To truly know the answers to the above questions, a bank or credit union needs to conduct a brand audit, starting with an internal workshop involving front-line staff, middle management, bank leadership and perhaps your board of directors if you’re looking for buy-in from the top. It’s important that you gain perspective from all levels of the institution. It’s possible to do this internally, as long as you can ensure it will be objective. If that’s an issue, however, then an outside facilitator could be engaged.
You’ll also want to gain perspective from both existing customers and non-customers. In order to get both directional qualitative and quantitative feedback, the methodology mix might include email surveys, informal focus groups and person-on-the street interviews.
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The Need to Believe in Your Own Brand
If this discovery process reveals that your brand messaging is still relevant and aligned with your bank’s strategy, a fresh new logo and visual identity system can serve to reintroduce your brand to market in an exciting way, create a spike of brand awareness and resurrect consumer engagement.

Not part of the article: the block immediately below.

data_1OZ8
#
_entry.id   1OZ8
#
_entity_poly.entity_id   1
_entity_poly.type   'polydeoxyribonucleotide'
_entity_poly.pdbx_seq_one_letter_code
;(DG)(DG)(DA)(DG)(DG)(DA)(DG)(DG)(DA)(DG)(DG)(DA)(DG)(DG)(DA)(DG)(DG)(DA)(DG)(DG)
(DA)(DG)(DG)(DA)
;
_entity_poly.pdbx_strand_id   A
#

If this exploration determines that your current brand position and messaging strategy isn’t aligning with your goals or resonating with your target prospects, then it’s time for you to consider a more holistic rebrand. Most often this requires a new brand positioning and messaging architecture, the creative interpretation of your brand message and a supporting logo and visual identity system to deliver your brand story to market in a fresh and convincing way.